I was having a conversation with a friend of mine who is an HR leader, she mentioned that 20% of her employees were battling Covid, and she had to mobilize multiple resources, while taking care of a family member who was hospitalized. She was feeling overwhelmed, anxious and needed a break.
With the second wave of pandemic, many of us are experiencing sorrow and pain, some have had to deal with the loss of loved ones, daunting Covid experiences and myriad challenges at work. All of these together has been detrimental to our mental health.
As per telemedicine app –Practo the number of mental health queries increased by 665% end of last year compared to the previous year. 60% of these queries were from Indians. Most of the topics were about anxiety and panic attacks.
With high anxiety in the collective, what can managers do to reduce employee anxiety while living and working through the pandemic?
Here are few thoughts and solutions:
Employee anxiety is not always visible: Let’s take an example, where an employee that has been very productive and engaged, suddenly starts being less productive and involved in his work. The manager would wonder what has changed. If we take the reference of the iceberg principle, what is visible are behaviors such as defiance, aim inhibition, workload paralysis, decreased levels of engagement and involvement, low productivity and on the other spectrum – working too hard, yesmanship or other people pleasing behaviors. What is beneath the surface is anxiety and associated feelings. However, anxiety can operate at two levels. At level one, the stress relative to the situation is helpful for the team to channel their effort on approaching deadlines, achieve targets, and work hard. At another level i.e. level 2, stress tends to increase and becomes anxiety, wherein the perception of the problem changes to ‘this is a threat’ or ‘danger.’ As this occurs, employees may feel increasing fear, affecting their efficiency and ability to handle the situation with confidence.
If managers do not take note of this, they may continue to use approaches such as carrot and stick to drive performance. This would further heighten the anxiety and would lead to an eventual meltdown.
What kind of approach would be suitable then? The manager needs to don the hat of a mentor or bring in a counselling disposition, where the manager can hold space and be fully present for the subordinate. Some effective solutions could be:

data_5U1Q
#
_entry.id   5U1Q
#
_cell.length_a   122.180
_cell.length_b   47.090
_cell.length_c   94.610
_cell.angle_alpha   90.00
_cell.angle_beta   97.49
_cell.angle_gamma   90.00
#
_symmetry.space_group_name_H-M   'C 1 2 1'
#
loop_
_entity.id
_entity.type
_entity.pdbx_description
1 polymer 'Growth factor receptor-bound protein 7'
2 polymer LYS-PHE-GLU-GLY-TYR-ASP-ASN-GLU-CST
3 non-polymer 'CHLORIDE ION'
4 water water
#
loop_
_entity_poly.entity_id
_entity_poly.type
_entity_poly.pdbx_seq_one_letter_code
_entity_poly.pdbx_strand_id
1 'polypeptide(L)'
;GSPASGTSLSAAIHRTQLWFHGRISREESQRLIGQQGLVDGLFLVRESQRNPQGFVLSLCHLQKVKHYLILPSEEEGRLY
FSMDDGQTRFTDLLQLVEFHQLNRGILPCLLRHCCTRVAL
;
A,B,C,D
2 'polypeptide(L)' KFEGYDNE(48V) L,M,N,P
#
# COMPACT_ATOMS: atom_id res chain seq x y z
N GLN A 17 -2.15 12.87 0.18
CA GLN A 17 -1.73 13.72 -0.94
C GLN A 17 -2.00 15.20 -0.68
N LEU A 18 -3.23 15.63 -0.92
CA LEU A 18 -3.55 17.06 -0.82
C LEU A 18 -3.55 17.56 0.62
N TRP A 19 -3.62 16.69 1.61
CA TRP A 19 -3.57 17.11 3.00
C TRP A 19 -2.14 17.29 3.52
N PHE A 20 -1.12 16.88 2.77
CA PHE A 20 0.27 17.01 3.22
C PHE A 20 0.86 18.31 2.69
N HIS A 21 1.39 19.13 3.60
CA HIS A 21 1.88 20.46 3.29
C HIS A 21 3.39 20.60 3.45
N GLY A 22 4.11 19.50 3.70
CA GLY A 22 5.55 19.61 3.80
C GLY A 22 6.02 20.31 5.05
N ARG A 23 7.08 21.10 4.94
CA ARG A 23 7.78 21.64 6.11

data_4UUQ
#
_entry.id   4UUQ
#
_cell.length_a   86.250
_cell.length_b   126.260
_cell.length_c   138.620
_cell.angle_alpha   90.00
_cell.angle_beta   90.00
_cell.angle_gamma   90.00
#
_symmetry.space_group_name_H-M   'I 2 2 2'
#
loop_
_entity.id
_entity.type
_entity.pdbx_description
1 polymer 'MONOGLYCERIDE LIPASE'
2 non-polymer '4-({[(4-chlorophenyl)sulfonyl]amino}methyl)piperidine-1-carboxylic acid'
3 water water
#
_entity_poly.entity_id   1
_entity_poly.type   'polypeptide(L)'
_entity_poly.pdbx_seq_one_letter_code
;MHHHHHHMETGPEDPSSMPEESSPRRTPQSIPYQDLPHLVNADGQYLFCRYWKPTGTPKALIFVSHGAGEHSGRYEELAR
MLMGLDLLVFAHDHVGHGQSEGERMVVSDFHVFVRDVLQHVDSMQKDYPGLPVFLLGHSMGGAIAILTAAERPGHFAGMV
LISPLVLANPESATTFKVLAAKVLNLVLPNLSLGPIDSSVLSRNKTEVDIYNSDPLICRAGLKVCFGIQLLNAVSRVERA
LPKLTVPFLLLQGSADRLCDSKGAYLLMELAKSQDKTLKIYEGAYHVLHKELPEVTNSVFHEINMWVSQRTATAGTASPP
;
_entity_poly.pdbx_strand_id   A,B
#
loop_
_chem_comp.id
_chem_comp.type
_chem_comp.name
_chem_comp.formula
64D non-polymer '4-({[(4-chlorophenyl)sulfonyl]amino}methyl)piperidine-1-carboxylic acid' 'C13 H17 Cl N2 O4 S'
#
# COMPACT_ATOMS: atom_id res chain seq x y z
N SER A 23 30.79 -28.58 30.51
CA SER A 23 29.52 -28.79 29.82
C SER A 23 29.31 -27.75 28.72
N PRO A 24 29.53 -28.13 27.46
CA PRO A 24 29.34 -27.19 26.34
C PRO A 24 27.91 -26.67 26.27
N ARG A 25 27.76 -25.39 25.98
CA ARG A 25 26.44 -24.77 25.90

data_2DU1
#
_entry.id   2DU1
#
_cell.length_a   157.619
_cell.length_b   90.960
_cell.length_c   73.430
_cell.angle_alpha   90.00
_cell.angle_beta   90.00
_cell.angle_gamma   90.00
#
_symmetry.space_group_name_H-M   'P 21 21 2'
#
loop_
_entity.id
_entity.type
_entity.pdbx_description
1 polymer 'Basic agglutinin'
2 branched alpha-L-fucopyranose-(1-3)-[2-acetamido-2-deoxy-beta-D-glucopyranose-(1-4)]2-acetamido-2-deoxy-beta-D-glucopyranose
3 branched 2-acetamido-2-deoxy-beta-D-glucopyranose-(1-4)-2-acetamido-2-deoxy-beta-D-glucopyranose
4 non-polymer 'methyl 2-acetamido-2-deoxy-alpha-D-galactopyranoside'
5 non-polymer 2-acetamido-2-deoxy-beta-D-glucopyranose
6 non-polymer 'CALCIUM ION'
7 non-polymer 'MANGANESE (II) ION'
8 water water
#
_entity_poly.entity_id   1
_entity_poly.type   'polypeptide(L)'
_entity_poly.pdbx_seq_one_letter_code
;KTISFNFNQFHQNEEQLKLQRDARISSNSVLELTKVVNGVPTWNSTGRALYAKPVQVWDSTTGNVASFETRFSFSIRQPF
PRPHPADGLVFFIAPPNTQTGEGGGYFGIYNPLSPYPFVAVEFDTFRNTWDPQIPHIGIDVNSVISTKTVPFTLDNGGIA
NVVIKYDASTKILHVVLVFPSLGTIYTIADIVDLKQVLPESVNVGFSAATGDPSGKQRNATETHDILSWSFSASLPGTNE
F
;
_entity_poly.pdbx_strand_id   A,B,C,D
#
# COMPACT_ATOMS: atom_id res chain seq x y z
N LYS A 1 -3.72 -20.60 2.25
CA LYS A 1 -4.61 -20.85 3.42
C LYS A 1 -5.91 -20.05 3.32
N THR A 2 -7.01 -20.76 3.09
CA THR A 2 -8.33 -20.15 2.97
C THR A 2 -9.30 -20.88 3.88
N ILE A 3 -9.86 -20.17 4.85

- Active listening: Have you ever experienced, when you are feeling anxious and overwhelmed, just an act of holding space and empathetic listening can calm nerves and make one feel a lot better. Active listening by managers can help the subordinate feel less anxious and also find the comfort to share challenges.
- Check-ins– All teams have weekly meetings for updates, can a process of mental state check-ins be included, a one word check-in on ‘how are you feeling today?’
- Suspending bias and judgement-Many employees are afraid of showing their real self and vulnerabilities with the fear of being judged. If managers can foster a culture of safe spaces and sharing circles where employee feel safe to be seen and be heard, this will encourage them to share concerns and contribute ideas. Of course managers themselves will have to check their own biases.
- Decatastrophizing and appreciation- Anxiety influences thinking. Thoughts take the form of extreme responses such as ‘this is awful; nothing can get worst.’ As a manager one can help an employee cope with these thoughts using approaches of fact-checking, helping the employee recognise whether these thoughts are in line with facts and realism. Giving credit and appreciating small successes also would boost confidence.
- Strengthening social connections and team bonds– Many organizations organized a 4 day work week in May and multiple team bonding sessions. The premise was to help employees take breaks to heal, rejuvenate and spend time with their families or strengthen team bonds. Strengthening social bonds can reduce anxiety, increase self-efficacy and build resilience. To strengthen social support in teams, the manager can also understand the underlying forces of trust and support within teams, who are the trusted advisors? Who are the water cooler friends? Where is the lean-in happening?
I used to listen to this song by Bill Withers- Lean On me. The lyrics were something like this:
Sometimes in our lives, we all have pain
We all have sorrow. But if we are wise we know there’s always tomorrow
Lean on me, when you are not strong…
Can we as managers drive a culture of emotional safety and trust where employees can lean on for support in the midst of crisis and experiences of distress? The founder of psychodrama Dr. Jacob Moreno stated-Roles do not emerge from the self, but a sense of self emerges from roles we play. Maybe it’s time to explore different roles of our personality as a manager, an empathetic listener, a compassionate mentor, a motivator or anything other roles that can make a difference.